What Happens When Part of an Indiana Statute is Unconstitutional?

What Happens When Part of an Indiana Statute is Unconstitutional?

This week we look at the Indiana Supreme Court’s decision in City of Hammond v. Herman & Kittle Properties, Inc. that recognized that unconstitutional provisions in Indiana statutes are presumed severable unless that presumption is rebutted in accordance with Ind. Code § 1–1–1–8.

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Indiana Supreme Court Answers Questions of Admissibility of Immigration Status in Tort Cases

Indiana Supreme Court Answers Questions of Admissibility of Immigration Status in Tort Cases

This week we look to a recent Indiana Supreme Court decision, which held that unauthorized-immigration status does not prohibit recovery of damages for diminished earning capacity in tort cases. The court also created a test that requires a finding that the probability that the plaintiff will be deported to be more likely than not in order for evidence of immigration status to be admitted.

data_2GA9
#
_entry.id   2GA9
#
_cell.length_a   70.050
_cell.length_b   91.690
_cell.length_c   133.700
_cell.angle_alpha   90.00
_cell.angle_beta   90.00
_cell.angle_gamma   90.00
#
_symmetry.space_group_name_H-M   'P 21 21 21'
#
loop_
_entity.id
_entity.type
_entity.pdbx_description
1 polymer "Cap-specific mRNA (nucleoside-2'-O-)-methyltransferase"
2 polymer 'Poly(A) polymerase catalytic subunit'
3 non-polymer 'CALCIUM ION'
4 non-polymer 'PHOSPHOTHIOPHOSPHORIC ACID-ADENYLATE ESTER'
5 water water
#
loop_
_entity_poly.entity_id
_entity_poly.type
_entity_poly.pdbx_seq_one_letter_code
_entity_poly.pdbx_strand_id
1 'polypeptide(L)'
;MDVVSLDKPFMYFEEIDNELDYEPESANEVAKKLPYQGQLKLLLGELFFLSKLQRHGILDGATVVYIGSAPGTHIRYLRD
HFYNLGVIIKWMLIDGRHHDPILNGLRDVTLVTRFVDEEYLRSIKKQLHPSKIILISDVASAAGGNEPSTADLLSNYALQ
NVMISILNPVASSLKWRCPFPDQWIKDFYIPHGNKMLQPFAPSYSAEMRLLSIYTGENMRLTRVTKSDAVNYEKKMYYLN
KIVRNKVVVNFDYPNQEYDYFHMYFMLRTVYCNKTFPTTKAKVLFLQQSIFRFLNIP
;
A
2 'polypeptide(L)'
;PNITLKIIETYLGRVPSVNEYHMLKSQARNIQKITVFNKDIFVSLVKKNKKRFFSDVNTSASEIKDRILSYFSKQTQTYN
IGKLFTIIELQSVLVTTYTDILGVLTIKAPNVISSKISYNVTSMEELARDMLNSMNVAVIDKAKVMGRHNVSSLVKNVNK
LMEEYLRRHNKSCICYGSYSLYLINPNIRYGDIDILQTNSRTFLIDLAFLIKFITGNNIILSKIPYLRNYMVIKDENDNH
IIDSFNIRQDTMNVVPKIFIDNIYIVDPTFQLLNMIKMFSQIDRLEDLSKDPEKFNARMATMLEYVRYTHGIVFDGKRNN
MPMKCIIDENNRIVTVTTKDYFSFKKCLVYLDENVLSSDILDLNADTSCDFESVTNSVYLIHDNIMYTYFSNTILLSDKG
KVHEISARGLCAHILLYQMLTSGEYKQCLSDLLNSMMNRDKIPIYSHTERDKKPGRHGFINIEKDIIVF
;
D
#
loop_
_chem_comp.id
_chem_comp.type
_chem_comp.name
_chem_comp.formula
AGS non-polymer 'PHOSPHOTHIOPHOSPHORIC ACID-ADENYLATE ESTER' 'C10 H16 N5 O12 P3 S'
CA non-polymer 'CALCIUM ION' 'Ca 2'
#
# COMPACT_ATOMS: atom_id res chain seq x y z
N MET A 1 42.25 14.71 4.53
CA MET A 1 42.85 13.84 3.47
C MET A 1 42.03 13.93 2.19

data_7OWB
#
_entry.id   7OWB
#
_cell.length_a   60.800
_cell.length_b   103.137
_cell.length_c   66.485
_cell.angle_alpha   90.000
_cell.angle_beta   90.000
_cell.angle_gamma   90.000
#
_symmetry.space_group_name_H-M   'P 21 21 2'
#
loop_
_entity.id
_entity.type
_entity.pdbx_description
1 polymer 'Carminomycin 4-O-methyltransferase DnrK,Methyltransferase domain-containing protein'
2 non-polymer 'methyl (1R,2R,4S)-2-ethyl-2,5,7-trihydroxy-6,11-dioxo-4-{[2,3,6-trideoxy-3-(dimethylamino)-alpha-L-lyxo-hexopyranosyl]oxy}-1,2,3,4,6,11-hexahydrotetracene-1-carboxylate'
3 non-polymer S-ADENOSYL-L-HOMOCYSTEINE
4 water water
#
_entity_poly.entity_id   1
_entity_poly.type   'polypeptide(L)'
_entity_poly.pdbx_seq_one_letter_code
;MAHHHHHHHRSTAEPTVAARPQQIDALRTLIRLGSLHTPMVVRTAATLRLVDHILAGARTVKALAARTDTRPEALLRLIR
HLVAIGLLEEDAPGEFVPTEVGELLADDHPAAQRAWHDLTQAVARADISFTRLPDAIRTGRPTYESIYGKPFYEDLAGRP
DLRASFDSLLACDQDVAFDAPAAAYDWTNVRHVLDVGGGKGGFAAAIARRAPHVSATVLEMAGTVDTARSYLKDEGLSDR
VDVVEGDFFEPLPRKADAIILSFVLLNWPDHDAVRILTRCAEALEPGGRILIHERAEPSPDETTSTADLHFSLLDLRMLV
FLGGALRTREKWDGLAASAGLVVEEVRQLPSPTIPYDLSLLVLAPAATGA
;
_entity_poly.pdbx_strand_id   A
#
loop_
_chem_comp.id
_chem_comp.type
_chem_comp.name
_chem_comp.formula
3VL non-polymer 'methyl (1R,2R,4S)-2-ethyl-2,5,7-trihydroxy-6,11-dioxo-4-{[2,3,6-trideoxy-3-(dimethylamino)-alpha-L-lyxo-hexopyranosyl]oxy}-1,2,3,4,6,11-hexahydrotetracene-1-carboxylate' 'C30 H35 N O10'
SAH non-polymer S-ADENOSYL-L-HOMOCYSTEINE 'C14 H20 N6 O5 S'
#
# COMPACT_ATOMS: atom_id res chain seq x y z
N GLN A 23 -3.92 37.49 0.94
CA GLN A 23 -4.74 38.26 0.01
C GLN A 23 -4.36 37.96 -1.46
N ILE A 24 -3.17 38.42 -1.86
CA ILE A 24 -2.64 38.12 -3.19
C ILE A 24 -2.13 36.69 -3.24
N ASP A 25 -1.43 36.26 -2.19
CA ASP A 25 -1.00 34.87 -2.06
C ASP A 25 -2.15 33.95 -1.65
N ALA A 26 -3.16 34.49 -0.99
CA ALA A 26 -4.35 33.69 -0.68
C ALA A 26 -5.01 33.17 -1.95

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Indiana Supreme Court Upholds Punitive Damages Statute

Indiana Supreme Court Upholds Punitive Damages Statute

This week's post explores last week's Indiana Supreme Court decision State v. Doe that upheld the punitive damages statutory cap and allocation of 75% of any award to the state. We also take a look at what this decision signals for future cases before the Indiana Supreme Court.

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Indiana Court of Appeals Upholds $14.5 Million Defamation Verdict

Indiana Court of Appeals Upholds $14.5 Million Defamation Verdict

This week we discuss the Indiana Court of Appeals decision State Farm Fire & Casualty Co. v. Radcliff that upheld one of the largest verdicts – $14.5 million – ever obtained in a defamation case in United States history.

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Wrongful Death Act and Fraudulent Concealment

Wrongful Death Act and Fraudulent Concealment

This week we examine the landmark Indiana Court of Appeals decision in Alldredge v. The Good Samaritan Home, Inc. which applied the fraudulent concealment doctrine from medical malpractice cases to the Indiana Wrongful Death Act and held that the two-year limitation to bring an action is tolled until such time as discovery could reasonably be made.

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